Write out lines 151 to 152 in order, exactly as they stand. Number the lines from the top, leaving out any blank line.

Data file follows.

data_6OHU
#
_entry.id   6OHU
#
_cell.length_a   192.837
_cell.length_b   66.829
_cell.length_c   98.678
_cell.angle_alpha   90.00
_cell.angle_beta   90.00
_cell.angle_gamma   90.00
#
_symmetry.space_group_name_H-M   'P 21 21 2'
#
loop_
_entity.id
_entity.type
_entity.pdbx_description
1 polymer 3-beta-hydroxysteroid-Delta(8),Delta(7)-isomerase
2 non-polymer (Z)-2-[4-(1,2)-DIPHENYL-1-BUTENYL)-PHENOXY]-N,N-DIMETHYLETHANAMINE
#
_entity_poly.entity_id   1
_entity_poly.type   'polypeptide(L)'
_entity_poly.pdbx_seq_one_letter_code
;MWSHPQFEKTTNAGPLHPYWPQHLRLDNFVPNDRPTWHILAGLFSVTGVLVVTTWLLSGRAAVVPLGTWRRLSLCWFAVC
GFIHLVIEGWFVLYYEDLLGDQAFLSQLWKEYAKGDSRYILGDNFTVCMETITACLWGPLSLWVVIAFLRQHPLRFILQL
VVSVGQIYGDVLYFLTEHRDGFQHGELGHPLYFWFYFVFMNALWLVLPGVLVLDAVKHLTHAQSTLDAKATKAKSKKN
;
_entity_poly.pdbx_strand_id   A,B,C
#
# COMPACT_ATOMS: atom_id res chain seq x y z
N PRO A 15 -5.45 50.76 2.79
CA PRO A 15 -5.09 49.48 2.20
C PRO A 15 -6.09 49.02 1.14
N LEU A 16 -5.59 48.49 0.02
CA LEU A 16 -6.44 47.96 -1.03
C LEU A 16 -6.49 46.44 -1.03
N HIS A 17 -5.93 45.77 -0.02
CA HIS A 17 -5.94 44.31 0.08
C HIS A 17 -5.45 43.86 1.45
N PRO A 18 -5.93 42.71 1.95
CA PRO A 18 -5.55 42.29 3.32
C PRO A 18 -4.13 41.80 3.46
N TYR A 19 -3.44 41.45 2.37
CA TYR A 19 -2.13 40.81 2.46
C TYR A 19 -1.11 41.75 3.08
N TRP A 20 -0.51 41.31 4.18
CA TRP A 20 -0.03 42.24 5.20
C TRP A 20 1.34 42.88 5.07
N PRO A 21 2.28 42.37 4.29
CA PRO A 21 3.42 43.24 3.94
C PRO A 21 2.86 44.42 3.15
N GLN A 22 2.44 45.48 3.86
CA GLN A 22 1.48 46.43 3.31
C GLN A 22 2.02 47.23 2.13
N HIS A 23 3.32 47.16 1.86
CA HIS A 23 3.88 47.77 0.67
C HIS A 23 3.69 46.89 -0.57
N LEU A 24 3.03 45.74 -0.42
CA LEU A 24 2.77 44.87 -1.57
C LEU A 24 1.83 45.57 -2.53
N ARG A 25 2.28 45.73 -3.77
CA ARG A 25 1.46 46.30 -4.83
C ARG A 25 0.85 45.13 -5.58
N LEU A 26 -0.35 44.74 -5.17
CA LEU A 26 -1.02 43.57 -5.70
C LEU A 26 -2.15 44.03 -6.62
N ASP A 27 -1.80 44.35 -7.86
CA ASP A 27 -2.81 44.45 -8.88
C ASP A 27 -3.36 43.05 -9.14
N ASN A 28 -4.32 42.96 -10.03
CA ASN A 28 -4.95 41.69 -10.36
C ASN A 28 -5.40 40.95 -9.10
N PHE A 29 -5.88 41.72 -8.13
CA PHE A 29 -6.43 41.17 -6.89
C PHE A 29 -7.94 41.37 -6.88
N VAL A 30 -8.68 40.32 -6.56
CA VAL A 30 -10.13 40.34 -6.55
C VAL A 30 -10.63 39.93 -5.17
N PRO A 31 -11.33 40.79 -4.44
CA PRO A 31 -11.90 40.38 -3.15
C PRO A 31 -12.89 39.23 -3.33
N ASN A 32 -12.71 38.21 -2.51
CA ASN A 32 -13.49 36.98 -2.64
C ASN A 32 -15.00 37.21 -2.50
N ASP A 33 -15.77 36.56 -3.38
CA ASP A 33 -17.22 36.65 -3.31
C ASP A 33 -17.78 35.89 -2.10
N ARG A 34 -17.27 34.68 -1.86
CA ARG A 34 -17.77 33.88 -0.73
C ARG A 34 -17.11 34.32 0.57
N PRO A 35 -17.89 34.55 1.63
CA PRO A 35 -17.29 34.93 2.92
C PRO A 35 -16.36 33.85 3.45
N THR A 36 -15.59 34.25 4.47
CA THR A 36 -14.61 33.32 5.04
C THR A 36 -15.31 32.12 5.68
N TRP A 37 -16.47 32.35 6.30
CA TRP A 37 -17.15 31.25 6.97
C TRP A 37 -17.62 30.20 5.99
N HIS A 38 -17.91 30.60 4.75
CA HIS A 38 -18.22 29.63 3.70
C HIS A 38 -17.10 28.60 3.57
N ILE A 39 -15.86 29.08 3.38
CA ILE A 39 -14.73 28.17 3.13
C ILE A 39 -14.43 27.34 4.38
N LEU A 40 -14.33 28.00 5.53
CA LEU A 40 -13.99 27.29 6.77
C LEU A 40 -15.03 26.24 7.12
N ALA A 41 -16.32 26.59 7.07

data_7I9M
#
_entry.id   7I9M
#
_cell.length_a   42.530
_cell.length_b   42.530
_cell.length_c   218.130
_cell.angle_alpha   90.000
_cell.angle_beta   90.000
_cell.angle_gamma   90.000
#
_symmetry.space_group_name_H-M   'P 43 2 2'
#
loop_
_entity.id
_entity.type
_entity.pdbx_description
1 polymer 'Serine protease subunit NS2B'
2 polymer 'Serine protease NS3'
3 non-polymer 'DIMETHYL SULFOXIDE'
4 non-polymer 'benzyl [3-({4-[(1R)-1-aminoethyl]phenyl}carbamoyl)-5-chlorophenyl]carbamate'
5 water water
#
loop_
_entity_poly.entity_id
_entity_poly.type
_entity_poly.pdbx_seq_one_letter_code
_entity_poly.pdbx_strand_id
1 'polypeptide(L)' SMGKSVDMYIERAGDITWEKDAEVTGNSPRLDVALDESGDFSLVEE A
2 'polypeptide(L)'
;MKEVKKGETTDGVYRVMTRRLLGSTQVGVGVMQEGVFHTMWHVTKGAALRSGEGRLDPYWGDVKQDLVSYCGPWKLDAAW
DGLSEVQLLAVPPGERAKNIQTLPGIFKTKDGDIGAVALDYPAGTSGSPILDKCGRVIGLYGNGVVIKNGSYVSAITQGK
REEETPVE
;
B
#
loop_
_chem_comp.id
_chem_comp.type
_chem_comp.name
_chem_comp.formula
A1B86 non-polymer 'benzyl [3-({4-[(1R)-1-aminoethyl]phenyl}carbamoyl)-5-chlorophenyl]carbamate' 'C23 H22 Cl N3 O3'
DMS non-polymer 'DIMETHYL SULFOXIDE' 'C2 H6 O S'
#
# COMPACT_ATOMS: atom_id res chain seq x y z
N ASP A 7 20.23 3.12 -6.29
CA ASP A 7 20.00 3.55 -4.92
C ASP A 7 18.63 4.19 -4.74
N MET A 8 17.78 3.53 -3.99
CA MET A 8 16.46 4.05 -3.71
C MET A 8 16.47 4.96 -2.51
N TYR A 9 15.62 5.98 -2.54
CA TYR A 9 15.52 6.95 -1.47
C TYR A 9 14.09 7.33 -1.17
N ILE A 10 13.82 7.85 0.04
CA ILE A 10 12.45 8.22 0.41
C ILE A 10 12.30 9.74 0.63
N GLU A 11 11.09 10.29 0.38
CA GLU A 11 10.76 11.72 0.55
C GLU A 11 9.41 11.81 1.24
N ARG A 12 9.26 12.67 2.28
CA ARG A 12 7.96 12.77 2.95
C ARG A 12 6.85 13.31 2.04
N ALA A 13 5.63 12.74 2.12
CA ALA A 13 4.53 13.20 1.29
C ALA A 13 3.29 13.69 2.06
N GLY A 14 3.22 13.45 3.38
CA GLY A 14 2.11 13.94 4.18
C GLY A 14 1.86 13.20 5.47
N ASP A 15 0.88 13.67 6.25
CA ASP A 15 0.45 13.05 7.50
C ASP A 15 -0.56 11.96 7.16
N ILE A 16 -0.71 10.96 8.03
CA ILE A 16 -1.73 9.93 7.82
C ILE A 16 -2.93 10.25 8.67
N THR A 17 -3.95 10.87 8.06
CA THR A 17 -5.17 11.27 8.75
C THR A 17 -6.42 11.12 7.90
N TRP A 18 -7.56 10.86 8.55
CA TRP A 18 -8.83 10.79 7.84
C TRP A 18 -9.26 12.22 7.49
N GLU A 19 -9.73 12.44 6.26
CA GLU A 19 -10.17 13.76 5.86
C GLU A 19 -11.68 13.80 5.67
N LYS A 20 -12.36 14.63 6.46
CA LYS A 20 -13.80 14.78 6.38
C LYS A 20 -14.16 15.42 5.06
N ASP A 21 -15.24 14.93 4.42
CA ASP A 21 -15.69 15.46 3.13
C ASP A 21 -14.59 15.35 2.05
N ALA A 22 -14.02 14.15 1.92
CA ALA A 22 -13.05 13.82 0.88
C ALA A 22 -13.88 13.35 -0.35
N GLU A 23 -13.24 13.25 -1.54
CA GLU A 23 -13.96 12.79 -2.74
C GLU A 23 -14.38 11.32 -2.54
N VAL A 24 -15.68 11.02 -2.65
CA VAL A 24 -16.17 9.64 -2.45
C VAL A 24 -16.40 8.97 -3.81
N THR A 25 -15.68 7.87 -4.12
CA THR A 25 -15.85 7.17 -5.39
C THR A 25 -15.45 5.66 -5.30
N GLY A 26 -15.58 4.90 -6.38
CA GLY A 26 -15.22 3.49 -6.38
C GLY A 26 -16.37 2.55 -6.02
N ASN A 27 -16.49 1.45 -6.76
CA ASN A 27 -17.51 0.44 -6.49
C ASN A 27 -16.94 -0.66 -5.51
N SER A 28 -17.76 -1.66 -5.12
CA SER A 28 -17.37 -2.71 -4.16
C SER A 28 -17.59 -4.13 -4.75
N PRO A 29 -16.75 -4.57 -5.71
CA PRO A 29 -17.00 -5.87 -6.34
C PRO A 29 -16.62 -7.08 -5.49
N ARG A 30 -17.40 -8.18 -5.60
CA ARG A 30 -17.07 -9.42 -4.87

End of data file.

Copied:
A1B86 non-polymer 'benzyl [3-({4-[(1R)-1-aminoethyl]phenyl}carbamoyl)-5-chlorophenyl]carbamate' 'C23 H22 Cl N3 O3'
DMS non-polymer 'DIMETHYL SULFOXIDE' 'C2 H6 O S'